Artist Shows Chandler Imitators How to Boil Hard

As a fan of good/bad writing, I step aside this a.m. for the winning entry in the Raymond Chandler parody contest sponsored by the Friends of the La Jolla Library.

It was submitted by free-lance artist Spencer C. Clemmer:

The lazy waves rolled over like a sleeping fat man. I looked east and saw the tip of an orange sun struggling to rise up and start the day.

I sat in my car and wondered how I could be admiring such a view in a town as seedy as Bay City. It was a long day of saps and gats in the hands of not so nice people. A day I would like to forget. Then I remembered a bottle in my desk drawer at my office and began to drive with a goal in mind.

I always leave the reception area unlocked so a client can wait if I'm not there. This particular morning there was a particular type of client waiting. Beautiful, if you like that type and my type usually does.

"Are you Mr. Marlowe?" the oversized lips asked. I guess now days they call a mouth sensual if it is that voluptuous.

"Yes, but I've had a very long night that wasn't quite up to my standards, so would you mind coming back tomorrow?"

"I was recommended to go to a fellow named Sam Spade."

"Come right in," I growled.

"Why should I come to you instead of him?" she teased.

"He can't turn a phrase quite like I can."

She stood up and followed me into my office. She had one of those shapes that would make a priest reconsider his vows. The curves of her figure reminded me of the number eight. I motioned to a chair and the number sat down.

She mentioned something about the decor.

"You can always try a prettier agency."

"I don't think I like your attitude, Mr. Marlowe."

"Yeah. But don't worry it's just on loan. Tomorrow I take it back and get a new one." I had a feeling that once again I was in for another long day.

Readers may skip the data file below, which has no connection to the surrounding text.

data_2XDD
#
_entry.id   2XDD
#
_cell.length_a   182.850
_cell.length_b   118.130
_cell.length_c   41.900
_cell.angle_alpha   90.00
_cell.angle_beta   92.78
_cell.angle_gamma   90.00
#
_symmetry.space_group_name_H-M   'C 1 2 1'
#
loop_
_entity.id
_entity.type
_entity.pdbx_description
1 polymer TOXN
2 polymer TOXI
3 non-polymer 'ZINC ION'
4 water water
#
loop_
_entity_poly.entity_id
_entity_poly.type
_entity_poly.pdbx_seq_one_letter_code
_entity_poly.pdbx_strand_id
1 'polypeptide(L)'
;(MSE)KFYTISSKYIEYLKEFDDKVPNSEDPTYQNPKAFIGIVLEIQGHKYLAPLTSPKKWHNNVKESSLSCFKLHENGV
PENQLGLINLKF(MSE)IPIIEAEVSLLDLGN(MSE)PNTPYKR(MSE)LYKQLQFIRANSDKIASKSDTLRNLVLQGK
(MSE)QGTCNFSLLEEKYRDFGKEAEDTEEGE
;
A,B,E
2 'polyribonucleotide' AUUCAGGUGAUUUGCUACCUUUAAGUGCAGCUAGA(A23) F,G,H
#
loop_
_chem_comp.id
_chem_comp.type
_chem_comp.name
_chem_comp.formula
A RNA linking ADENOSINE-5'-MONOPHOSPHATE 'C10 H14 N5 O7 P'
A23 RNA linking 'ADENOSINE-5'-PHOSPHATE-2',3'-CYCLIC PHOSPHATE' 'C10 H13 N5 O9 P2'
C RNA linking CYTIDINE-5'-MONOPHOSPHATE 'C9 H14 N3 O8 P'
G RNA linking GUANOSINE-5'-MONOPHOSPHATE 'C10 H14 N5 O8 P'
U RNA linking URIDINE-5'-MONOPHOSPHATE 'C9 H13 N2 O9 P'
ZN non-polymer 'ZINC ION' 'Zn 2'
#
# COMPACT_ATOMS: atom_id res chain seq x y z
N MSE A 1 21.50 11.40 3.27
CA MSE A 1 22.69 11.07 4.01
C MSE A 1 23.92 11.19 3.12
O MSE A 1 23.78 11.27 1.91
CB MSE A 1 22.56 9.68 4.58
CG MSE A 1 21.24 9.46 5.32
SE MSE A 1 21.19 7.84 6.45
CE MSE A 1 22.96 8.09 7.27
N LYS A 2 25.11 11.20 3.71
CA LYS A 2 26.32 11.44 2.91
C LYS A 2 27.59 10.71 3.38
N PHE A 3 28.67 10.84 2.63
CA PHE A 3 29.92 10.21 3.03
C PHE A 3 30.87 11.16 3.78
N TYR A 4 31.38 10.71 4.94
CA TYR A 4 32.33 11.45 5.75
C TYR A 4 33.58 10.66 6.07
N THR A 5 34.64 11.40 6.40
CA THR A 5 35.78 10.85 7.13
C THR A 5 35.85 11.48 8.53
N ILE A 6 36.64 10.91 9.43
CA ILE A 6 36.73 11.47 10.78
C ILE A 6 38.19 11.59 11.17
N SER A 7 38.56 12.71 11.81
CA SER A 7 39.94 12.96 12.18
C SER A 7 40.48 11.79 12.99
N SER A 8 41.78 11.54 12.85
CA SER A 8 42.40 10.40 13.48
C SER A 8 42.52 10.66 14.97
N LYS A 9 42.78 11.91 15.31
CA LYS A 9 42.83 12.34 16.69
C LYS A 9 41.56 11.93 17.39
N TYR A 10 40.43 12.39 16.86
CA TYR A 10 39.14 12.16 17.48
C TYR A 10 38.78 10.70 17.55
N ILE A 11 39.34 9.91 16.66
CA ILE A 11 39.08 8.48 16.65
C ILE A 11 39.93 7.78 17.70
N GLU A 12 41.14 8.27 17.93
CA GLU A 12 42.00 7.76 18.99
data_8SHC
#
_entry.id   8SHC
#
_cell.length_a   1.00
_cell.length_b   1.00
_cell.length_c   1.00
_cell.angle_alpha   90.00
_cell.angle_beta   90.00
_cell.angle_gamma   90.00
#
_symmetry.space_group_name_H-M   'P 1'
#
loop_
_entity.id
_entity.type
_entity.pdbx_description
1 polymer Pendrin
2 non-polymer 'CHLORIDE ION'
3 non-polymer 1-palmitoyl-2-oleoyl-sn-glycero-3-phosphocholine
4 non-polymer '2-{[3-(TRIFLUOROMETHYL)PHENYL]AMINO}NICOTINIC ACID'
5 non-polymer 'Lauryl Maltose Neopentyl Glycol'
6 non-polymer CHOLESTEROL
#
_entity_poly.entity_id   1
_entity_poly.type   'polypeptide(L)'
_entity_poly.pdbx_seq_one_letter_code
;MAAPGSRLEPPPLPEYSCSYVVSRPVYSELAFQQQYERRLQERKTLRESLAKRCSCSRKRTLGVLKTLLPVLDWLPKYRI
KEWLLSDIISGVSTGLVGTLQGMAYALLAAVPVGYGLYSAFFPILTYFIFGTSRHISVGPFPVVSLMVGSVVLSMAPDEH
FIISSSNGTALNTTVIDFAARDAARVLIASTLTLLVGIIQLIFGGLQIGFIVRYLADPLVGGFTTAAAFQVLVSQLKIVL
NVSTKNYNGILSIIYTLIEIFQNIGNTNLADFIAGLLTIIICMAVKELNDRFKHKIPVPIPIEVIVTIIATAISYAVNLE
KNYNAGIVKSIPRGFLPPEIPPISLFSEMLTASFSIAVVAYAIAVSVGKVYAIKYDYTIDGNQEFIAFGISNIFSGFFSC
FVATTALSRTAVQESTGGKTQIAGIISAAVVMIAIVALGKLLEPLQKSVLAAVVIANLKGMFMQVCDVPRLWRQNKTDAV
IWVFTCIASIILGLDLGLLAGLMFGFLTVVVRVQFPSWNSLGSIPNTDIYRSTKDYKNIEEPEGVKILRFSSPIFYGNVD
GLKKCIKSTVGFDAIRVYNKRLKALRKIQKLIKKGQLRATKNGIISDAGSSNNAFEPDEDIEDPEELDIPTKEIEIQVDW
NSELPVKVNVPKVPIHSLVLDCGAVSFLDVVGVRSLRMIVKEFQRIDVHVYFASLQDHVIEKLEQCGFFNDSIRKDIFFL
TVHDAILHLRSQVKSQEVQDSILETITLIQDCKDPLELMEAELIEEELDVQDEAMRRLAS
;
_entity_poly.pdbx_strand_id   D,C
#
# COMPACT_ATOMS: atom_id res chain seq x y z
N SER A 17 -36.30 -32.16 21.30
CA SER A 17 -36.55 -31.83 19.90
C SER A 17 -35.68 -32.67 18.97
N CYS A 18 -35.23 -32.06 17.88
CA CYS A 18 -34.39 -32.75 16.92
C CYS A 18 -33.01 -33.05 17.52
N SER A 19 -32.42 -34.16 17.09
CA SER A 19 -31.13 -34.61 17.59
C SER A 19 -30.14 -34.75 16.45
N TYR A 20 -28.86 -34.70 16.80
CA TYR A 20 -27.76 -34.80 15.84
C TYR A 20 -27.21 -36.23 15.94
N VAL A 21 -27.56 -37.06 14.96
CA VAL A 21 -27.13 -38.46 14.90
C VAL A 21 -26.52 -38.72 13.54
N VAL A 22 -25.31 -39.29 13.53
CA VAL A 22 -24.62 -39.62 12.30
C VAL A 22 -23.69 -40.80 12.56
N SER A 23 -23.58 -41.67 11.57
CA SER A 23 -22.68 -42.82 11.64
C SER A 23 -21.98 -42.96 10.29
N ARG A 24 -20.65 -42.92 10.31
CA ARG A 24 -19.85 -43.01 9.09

Clemmer, 21, who lives in Golden Hill, picked up his $500 prize Thursday night at a special screening of "The Big Sleep." A writing instructor at UC San Diego was second ($250), an aerospace worker from Hermosa Beach was third ($150).

Clemmer, a painter and a designer of logos and fancy T-shirts, says he came to Chandler by way of Bogart movies and the novels of James M. Cain and Dashiell Hammett.

"When I read Chandler I knew he was more poetic than the others," Clemmer said.

The La Jolla Library feels the same way. Its celebration of Chandler, who died in La Jolla in 1959, continues this weekend with a round-table discussion, dramatic reading and fund-raising dinner.

The food, naturally, will be hard-boiled.

Take a Whack at Chewing

Update: The Humane Society of San Diego has finished its investigation of the clash between Vada Stevens' dogs and an SDG&E; meter reader without finding any evidence to contradict the meter reader.

Lt. Jim Baker says meter reader Joe Cordeiro declined to answer questions and instead relayed his answers through an SDG&E; attorney. Cordeiro's assertion that the three dogs attacked him is plausible and there were no other witnesses, Baker says.

Still, Cordeiro was "counseled" that next time he should use the company-authorized aluminum stick less as a weapon than as a diversion, letting the dogs chew on the rubber ball at the end of the stick rather than using it to whack the animals.

Endangered Animals

These are tough times for mercantile animals in North County.

The Two Goats sign at a chic clothing store of the same name in Rancho Santa Fe has been debolted and spirited away. Its cost is only put at $100, but the store owners assign a much higher sentimental value.

The goat sign theft followed the disappearance of the 7-foot-tall fiberglass hen atop the Country Store in Carlsbad and a ceramic pig outside a liquor store on Highway 101. The hen was discovered in Oceanside, but the pig is still missing.

A large stuffed bear on the sidewalk of a toy store in Encinitas has been chained down for its own safety.

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